There are some neat things that can be done to increase the utility in this context as well - for instance the Personal Shopping Assistant. In the context of this device, video on demand becomes possible because of the ubiquity and capacity that a "close-area" high-speed 802.11 network can provide, coupled with the lower throughput demands that come with smaller files designed for smaller screens. Imagine a nice little network running in the department store that streams video to one of these devices wirelessly based on the RFID data the network is receiving from the interaction between the unit and the customer. Personal Tour Guide? Same network infrastructure, slightly different application. The list goes on and on and interestingly, at least in my conception, it really only depends on Television (the industry) for the short-term to spur adoption. Once people have these things, different applications will be built for them that don't appreciably include a force-fed diet determined by the studio execs.

Interestingly, this is where lines that defines the differences between the various devices that we carry around starts to blur even further. What's to stop the audio and/or video iPods from becoming PDAs or phones or even what would stop these devices from adoption video the same way they are adopting MP3. More importantly, every home is going to need a device that keeps track of the to and fro on the home network. Home users don't really want to manage a network to the same degree that a corporate IT department does. Home users simply want to make sure that they've properly space-timeshifted "Survivor" so that they can watch it on the train on the way to the office. They want to make sure that their copy of the Wall Street Journal is dropped on to their Audible-ready device so that they can listen to it at the gym. They want to make sure that the MP3s that they ripped from their newest addition to their CD collection is just as accessible from the car as it is from their home workstation.

But, the big question still hasn't been answered - whose technology will coordinate these devices on the household area network (HAN)? Microsoft would like to see their Xbox pick up this honor, Sony would similarly prefer the PS2. It seems unlikely that these two giants are simply battling it out for console supremacy - it looks a lot more like a battle for control of the "home network furnace". Why else would these giants continue to invest so heavily into such a highly competitive space that doesn't directly hold a lot of upside. While these two titans are tackling each other head on, Intel has very quietly, but convincingly, further entrenched the home computer as this device.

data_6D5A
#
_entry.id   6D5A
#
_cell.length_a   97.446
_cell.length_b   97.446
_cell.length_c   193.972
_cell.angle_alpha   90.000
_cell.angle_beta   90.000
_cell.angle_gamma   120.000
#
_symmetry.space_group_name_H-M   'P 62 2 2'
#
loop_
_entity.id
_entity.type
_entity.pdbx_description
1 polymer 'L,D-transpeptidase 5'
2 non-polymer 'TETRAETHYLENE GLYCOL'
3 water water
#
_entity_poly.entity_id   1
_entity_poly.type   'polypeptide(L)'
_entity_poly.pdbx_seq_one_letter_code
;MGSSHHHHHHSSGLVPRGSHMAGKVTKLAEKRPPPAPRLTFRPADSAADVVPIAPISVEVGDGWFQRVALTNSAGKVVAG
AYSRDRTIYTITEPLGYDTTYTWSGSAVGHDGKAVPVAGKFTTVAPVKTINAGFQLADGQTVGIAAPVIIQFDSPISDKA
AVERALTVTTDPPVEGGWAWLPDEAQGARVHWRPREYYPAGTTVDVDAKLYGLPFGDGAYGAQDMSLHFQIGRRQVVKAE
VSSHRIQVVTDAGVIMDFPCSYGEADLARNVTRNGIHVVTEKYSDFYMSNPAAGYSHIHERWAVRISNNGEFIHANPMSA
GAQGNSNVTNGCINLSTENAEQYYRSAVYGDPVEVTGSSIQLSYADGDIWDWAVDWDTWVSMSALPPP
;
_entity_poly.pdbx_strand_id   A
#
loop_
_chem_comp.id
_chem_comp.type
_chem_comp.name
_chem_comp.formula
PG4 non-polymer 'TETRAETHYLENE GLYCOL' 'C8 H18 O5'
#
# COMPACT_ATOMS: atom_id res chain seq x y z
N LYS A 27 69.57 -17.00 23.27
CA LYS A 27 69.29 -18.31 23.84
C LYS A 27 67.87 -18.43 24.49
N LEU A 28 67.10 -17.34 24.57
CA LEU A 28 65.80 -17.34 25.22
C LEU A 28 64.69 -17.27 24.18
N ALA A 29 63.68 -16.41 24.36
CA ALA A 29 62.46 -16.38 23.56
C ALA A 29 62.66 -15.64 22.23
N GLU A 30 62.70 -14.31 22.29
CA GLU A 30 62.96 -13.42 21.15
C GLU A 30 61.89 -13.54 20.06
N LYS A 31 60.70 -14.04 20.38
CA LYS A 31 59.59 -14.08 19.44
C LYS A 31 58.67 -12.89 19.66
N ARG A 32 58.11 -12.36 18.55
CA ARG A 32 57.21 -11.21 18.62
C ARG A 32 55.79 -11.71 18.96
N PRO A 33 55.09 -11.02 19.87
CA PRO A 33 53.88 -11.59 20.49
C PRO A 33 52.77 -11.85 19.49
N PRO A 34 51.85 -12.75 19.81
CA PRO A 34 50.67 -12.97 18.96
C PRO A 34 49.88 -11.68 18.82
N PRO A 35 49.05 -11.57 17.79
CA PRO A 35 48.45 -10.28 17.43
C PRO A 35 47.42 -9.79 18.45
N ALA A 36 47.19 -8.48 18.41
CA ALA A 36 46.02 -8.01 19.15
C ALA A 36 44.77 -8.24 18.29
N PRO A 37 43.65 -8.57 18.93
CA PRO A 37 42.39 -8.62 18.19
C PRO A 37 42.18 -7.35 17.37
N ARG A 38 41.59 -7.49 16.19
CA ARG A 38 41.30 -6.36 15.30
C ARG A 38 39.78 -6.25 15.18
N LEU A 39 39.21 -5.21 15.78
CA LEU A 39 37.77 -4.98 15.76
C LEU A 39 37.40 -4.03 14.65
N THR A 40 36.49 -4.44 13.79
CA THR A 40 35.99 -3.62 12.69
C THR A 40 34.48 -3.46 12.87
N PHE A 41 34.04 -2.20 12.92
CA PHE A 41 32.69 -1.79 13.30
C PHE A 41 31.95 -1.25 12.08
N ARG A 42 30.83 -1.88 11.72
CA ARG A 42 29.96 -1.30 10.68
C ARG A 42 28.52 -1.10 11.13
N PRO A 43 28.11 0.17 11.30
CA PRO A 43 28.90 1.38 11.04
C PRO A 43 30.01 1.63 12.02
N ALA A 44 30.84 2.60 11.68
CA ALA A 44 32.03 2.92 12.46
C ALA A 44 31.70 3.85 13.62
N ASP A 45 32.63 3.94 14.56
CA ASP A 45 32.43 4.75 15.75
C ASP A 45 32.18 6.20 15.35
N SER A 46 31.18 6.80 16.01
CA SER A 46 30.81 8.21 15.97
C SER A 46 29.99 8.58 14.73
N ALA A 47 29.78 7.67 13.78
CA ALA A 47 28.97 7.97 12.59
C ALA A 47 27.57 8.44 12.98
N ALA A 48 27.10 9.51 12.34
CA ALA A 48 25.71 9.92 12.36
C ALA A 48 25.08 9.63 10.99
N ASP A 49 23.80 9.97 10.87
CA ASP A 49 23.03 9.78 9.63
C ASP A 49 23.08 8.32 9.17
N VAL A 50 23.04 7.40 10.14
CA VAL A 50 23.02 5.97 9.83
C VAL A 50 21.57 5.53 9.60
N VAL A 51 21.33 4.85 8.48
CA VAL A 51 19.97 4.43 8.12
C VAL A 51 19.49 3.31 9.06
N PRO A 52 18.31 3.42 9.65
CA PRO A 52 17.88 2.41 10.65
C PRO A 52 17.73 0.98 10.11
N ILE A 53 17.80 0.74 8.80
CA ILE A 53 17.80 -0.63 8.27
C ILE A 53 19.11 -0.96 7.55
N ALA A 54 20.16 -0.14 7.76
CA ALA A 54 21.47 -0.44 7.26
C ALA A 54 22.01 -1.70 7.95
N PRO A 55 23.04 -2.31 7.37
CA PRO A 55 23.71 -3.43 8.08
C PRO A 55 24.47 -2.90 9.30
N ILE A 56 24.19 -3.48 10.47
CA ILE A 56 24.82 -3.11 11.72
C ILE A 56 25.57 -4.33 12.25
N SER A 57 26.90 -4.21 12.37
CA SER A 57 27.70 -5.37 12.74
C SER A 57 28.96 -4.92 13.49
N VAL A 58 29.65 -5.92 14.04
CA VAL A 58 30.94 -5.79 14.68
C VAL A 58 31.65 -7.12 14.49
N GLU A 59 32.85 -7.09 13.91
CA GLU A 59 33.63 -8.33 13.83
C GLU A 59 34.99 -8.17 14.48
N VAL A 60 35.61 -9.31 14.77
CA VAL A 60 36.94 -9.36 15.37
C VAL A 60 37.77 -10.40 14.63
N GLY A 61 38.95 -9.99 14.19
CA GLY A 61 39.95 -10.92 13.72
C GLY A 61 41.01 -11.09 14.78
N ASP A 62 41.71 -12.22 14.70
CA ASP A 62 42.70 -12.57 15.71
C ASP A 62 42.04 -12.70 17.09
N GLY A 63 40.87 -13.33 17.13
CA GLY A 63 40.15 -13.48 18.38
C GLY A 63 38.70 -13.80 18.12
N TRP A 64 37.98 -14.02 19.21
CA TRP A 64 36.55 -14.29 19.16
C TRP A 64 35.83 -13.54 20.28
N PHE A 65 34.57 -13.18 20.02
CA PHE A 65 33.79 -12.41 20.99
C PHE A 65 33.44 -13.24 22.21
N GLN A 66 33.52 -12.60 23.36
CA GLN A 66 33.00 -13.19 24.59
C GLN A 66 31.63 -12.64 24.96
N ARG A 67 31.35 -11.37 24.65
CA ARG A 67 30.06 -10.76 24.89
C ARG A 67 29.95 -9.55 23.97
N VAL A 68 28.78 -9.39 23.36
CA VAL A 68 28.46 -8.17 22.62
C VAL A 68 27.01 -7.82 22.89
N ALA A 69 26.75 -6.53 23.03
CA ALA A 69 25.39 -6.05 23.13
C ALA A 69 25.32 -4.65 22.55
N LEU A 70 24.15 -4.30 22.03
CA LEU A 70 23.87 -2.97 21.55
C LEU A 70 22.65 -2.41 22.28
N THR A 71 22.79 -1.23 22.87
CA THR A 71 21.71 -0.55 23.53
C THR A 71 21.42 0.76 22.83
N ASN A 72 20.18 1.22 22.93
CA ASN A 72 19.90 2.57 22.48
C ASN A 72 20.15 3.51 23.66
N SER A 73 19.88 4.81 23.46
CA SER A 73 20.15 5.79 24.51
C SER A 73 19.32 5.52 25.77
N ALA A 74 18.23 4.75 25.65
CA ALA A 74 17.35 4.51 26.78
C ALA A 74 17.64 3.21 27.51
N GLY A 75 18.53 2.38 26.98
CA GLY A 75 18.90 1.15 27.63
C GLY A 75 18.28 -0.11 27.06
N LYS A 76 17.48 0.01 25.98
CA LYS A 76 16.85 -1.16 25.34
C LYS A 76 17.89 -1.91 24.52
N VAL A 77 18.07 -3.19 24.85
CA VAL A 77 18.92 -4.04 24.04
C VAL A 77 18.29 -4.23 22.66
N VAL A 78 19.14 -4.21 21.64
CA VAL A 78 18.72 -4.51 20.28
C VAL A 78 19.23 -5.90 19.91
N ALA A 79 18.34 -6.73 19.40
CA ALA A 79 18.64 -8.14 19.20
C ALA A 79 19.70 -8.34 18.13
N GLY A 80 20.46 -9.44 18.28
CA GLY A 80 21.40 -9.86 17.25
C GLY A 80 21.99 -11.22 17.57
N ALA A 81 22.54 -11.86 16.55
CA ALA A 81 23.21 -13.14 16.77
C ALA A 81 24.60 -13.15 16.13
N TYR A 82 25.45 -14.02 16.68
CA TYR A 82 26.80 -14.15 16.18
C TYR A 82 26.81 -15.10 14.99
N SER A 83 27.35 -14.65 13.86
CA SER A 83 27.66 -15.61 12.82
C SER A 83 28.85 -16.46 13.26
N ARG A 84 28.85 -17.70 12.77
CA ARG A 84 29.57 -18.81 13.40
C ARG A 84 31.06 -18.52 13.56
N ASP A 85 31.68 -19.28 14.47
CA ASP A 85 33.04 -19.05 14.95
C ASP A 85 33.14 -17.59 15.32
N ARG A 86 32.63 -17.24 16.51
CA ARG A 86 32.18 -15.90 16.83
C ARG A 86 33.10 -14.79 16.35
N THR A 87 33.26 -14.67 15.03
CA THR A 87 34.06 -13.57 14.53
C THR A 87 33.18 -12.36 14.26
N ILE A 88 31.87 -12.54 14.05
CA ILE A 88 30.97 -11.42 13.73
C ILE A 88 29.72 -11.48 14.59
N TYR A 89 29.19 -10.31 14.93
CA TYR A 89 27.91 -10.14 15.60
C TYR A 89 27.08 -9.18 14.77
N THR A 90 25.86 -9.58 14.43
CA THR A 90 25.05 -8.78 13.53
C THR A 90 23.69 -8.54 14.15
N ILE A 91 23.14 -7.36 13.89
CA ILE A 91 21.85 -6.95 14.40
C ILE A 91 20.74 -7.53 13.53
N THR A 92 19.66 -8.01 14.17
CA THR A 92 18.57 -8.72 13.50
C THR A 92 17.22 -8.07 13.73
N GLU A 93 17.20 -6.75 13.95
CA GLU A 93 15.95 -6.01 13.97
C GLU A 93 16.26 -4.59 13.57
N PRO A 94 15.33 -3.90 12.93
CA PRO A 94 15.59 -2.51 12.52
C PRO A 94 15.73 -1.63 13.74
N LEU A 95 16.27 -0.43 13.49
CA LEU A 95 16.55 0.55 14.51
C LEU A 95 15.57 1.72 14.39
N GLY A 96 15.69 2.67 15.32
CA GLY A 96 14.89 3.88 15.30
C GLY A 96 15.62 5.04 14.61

A lot of people don't realize this, but Intel invented USB. Intel also opened up the USB spec so that anyone can implement it. As a result, the technology is supported by hundreds, if not thousands of manufacturers. This ensures that all devices that need to communicate with a centralized computing device can. By ensuring that a broad range of consumer devices can talk to the Intel chipsets easily and efficiently, Intel has given itself a tremendous chance to capitalize on the market's desire for a simple, coordinated household area network. Until the Xbox or PS2 can effectively communicate with the broad range of devices that Intel has brought together with USB, neither product can convincingly replace the Intel desktop and earn their spot on the throne as the 'King of the Home Network'.


At some point I should get some thoughts together that describes why HANs will prove disastrous for .Net and Passport....
Posted by system at 10:34 AM | Comments (0) | TrackBack

Sun, 05 Jan 2003 14:33:36 GMT

Obviously that's one way to spam Google's index...now if they could just figure out how to make these pages link to one another, they might be able to improve that ranking.
Posted by system at 09:33 AM | Comments (0) | TrackBack

January 04, 2003

Sun, 05 Jan 2003 04:48:26 GMT

Geeky Project Notes is online...I'll work on the form more over the next few weeks and get the standard navigation and branding settled out, but this will have to do for now - I can't stop yawning ;) The substance will also evolve as my thinking on the various topics evolve as well...

Moving Radio went without a hitch as well - I think this is a much better solution than having it installed on my laptop. Now I can post from anywhere via email or through the console as well. This gives me the same flexibility that I had before, but with the added convenience of being able to fix posts after hitting send as well.

Now if I can just figure out the few final formatting glitches that Radio forces on me, I think I'll be set...
Posted by system at 11:48 PM | Comments (0) | TrackBack

Sun, 05 Jan 2003 03:59:37 GMT

test via remote access - this should work with no problems - thanks for the motivation Brett. :)
Posted by system at 10:59 PM | Comments (0) | TrackBack


testtest - yay works. Radio has perma-home and domain name etc. yay. I rule. etc.
Posted by system at 10:37 PM | Comments (0) | TrackBack

Sun, 05 Jan 2003 02:49:50 GMT

ROTD: This just in from Joe... ALLOFTHEGOODDOTCOMNAMESAREGONESOIHADTOTAKETHISONE.COM ...and now they officially are I suppose...
Posted by system at 09:49 PM | Comments (0) | TrackBack

Sat, 04 Jan 2003 19:56:54 GMT